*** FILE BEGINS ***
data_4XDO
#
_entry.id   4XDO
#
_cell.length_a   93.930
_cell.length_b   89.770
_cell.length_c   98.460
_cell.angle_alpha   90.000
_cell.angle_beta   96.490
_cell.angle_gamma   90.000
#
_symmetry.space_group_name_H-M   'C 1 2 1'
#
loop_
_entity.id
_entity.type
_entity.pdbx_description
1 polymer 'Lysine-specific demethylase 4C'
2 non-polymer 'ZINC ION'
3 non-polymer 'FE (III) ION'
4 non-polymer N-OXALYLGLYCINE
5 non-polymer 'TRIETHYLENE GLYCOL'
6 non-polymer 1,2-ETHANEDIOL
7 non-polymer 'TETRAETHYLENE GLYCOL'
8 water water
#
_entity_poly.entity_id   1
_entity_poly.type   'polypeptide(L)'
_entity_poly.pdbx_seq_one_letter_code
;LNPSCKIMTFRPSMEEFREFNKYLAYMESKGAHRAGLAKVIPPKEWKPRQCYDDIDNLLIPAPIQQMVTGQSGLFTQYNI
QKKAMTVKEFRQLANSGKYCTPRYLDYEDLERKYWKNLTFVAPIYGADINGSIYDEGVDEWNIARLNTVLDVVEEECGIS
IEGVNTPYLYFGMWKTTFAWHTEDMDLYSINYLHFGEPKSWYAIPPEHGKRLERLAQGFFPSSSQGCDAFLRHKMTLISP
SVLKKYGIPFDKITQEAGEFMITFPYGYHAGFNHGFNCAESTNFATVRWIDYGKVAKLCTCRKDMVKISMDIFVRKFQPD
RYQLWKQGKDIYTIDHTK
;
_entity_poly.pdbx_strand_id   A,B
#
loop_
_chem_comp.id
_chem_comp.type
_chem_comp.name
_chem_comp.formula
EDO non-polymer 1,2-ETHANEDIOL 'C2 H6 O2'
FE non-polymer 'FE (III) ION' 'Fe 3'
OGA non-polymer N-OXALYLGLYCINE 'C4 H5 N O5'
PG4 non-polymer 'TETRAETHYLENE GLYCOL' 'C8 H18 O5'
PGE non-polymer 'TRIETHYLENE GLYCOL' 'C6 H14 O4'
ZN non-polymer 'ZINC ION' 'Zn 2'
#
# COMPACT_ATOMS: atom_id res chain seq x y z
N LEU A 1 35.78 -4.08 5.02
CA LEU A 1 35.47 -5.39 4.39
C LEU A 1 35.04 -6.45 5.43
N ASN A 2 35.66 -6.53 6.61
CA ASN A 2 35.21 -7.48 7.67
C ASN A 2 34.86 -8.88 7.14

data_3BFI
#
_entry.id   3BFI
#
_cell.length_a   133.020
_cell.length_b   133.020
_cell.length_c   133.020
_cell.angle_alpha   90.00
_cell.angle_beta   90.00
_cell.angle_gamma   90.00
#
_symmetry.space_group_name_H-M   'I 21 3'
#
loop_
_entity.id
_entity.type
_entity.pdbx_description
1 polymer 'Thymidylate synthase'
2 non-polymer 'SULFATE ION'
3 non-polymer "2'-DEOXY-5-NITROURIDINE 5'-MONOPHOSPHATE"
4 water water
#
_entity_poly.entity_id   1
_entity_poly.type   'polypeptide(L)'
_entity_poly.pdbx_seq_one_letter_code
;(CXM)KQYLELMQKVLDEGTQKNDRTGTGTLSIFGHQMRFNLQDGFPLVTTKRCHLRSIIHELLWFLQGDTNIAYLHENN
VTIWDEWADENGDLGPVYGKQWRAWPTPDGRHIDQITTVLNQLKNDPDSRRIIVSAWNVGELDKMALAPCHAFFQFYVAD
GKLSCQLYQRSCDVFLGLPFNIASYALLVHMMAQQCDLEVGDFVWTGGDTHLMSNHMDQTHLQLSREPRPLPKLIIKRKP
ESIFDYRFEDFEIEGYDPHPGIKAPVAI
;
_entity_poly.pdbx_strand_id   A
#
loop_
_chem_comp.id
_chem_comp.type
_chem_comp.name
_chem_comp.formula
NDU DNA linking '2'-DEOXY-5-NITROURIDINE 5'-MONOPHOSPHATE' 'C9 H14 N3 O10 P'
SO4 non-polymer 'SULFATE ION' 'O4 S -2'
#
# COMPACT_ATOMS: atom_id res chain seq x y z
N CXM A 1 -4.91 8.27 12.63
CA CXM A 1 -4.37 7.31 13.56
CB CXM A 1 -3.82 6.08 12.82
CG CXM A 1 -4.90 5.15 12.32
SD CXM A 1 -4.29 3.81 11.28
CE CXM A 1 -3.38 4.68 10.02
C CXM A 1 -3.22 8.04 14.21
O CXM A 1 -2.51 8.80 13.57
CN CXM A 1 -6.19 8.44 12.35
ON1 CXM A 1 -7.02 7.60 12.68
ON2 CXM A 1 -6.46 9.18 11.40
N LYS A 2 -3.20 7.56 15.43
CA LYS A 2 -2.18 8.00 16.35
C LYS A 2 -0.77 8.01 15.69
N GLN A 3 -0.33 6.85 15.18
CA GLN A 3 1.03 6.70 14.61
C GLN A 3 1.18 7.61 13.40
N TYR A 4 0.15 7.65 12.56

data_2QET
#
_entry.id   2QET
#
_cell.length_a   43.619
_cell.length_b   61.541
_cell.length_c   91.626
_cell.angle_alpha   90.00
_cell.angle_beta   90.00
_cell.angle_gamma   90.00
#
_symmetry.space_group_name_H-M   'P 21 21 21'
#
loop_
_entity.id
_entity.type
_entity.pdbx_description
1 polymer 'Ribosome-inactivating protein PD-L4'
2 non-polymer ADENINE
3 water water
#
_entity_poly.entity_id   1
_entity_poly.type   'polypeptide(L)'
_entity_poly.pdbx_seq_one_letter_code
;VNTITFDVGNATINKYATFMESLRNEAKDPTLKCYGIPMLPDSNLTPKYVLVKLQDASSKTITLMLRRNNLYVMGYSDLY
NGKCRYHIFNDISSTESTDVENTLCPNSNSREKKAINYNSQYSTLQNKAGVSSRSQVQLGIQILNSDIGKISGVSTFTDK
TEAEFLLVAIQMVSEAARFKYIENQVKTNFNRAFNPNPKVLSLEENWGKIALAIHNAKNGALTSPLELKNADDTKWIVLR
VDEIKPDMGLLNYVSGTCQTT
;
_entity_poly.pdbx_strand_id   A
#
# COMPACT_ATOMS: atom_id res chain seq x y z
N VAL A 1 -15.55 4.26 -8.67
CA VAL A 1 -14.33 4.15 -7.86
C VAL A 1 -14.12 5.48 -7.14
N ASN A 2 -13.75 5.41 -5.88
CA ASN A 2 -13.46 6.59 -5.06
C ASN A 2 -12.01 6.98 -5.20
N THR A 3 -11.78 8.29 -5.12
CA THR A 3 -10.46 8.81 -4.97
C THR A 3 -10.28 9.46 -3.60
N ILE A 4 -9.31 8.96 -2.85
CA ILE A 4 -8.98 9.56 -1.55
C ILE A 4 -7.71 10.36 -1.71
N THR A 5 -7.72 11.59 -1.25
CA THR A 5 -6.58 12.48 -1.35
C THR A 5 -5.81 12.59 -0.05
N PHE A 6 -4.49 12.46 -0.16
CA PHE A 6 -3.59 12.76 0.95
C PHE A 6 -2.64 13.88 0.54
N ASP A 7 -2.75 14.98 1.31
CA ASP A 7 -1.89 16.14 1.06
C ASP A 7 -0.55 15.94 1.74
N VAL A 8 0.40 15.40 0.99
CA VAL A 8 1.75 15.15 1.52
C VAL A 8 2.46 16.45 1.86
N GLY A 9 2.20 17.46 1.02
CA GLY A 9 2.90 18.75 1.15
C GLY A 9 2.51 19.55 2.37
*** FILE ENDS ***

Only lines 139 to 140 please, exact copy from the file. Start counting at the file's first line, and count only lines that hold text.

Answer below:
_entity_poly.pdbx_seq_one_letter_code
;VNTITFDVGNATINKYATFMESLRNEAKDPTLKCYGIPMLPDSNLTPKYVLVKLQDASSKTITLMLRRNNLYVMGYSDLY